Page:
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Ammonites

Sliced and polished ammonite Ammonites are fossilised shells found in Mesozoic rocks (63 to 230 million years old), becoming extinct at about the same time as dinosaurs vanished from the face of the Earth. They are very abundant in the sea-cliffs of North Yorkshire especially around Whitby.

They are usually in the form of a flat coil and of the several hundred species some are as much as two metres in diameter.

Ammonites were cephalopod molluscs, like the modern-day nautilus, with its chambered shell, and the shell-less octopuses and squids.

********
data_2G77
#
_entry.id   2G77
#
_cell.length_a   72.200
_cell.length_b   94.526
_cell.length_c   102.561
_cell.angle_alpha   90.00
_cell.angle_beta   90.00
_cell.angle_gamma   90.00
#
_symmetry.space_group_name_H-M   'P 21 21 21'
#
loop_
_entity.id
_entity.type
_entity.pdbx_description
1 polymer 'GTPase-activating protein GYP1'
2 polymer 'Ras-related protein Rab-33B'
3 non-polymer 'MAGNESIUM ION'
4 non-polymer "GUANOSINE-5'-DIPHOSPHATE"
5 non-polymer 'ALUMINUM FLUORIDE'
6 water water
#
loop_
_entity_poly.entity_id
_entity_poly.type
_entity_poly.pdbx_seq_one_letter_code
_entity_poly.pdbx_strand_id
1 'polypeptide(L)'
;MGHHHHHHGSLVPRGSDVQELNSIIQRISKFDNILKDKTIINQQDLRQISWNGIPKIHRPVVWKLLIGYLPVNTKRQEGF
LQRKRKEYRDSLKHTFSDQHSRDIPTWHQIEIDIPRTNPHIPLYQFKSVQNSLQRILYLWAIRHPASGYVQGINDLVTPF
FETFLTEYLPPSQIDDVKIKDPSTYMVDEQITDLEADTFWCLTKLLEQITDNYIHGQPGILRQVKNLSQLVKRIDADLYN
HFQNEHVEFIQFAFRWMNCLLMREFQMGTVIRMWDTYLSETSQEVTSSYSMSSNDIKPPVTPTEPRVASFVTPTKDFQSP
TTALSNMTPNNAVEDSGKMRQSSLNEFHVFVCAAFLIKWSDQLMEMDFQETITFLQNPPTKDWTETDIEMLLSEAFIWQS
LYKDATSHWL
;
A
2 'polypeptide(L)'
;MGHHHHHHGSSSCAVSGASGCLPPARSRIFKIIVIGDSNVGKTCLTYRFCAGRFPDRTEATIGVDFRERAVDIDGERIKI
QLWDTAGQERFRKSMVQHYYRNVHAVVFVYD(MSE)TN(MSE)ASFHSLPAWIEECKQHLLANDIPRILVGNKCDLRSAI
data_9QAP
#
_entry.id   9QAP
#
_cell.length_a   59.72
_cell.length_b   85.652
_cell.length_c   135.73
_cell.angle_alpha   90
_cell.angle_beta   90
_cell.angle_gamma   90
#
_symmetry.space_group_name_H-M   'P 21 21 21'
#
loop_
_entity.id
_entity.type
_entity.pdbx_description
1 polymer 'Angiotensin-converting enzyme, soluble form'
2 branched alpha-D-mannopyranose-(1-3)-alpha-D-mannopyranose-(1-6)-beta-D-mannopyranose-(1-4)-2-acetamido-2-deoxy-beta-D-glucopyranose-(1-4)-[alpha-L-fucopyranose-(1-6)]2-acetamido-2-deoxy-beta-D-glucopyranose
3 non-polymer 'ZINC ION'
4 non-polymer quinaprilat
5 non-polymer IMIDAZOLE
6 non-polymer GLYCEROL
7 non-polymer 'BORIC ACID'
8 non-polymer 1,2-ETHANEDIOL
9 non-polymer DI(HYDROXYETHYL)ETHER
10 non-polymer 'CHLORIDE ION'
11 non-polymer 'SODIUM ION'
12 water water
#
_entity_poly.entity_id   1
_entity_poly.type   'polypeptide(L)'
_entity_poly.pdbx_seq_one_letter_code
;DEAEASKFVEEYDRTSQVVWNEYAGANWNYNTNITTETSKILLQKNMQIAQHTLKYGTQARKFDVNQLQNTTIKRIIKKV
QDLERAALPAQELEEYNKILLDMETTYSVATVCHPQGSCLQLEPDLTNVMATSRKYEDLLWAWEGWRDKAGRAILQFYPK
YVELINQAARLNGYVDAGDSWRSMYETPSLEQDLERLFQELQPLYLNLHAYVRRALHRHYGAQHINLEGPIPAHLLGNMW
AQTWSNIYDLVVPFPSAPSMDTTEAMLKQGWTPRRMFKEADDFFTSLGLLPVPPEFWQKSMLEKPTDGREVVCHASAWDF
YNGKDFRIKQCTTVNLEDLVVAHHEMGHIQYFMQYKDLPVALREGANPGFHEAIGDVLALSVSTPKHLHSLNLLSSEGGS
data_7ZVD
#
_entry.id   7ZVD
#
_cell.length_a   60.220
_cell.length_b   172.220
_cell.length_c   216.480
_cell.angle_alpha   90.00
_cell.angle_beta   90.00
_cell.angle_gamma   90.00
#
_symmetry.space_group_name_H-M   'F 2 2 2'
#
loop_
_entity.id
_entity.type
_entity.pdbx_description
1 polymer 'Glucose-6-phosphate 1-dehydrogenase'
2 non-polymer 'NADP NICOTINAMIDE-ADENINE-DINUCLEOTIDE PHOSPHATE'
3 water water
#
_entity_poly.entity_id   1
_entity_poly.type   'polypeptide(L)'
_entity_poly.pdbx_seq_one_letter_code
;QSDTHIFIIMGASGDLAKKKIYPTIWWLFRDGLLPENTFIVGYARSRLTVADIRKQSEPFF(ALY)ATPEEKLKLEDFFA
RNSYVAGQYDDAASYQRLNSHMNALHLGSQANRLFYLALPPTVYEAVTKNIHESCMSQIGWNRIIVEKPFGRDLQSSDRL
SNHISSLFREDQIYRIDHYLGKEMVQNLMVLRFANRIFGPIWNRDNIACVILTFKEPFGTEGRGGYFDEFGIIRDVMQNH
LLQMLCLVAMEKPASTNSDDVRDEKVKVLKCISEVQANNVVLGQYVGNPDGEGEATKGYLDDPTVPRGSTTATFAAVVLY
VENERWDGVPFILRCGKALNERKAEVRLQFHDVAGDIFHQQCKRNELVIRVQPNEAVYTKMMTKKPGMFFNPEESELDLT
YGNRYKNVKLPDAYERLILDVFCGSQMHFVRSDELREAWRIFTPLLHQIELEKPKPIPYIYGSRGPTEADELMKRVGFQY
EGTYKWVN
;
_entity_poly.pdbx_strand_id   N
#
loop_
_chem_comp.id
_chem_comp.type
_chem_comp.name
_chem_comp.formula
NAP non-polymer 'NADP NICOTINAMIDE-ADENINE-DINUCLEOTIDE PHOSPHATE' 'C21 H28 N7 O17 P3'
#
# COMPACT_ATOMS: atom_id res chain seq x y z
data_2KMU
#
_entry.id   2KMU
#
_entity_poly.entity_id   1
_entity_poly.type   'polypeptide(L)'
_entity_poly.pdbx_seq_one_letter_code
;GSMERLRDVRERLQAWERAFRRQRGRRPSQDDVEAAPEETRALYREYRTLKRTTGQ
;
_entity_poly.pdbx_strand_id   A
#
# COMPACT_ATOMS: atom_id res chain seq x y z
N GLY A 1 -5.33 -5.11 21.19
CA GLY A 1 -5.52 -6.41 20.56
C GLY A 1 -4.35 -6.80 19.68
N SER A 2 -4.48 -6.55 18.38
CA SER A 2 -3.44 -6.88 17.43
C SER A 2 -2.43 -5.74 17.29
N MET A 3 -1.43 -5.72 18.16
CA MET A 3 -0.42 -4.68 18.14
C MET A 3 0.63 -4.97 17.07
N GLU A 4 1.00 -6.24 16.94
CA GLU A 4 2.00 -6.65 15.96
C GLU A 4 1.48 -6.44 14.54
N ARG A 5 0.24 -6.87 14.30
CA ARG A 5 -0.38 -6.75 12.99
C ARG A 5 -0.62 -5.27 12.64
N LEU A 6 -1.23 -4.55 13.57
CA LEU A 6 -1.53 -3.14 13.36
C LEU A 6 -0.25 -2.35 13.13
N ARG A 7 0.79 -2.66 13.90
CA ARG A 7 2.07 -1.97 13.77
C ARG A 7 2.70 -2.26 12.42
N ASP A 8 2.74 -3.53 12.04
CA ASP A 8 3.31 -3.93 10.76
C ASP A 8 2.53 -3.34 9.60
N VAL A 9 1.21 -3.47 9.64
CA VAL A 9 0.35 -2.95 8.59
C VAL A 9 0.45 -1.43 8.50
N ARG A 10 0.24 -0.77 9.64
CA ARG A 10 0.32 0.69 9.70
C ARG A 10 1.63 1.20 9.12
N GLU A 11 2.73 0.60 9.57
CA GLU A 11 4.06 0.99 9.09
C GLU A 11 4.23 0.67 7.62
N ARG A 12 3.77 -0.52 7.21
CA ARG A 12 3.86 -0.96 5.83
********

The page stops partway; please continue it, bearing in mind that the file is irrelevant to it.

whole ammomite The name ammonite comes from the Latin cornus Ammonis (horn of Ammon), due to its resemblance to the ram's horn, a symbol of the ancient Egyptian god Amon-Ra, who, according to one legend, is the father of Alexander the Great.

Ammonite chambers filled with calcite In Ireland ammonites were once said to be snakes which St. Patrick had turned to stone; to this day there are no native snakes to be found on the island.

A similar story is told of St.Hilda of Whitby, but she met with less success, as three species of snake still live in Britain.
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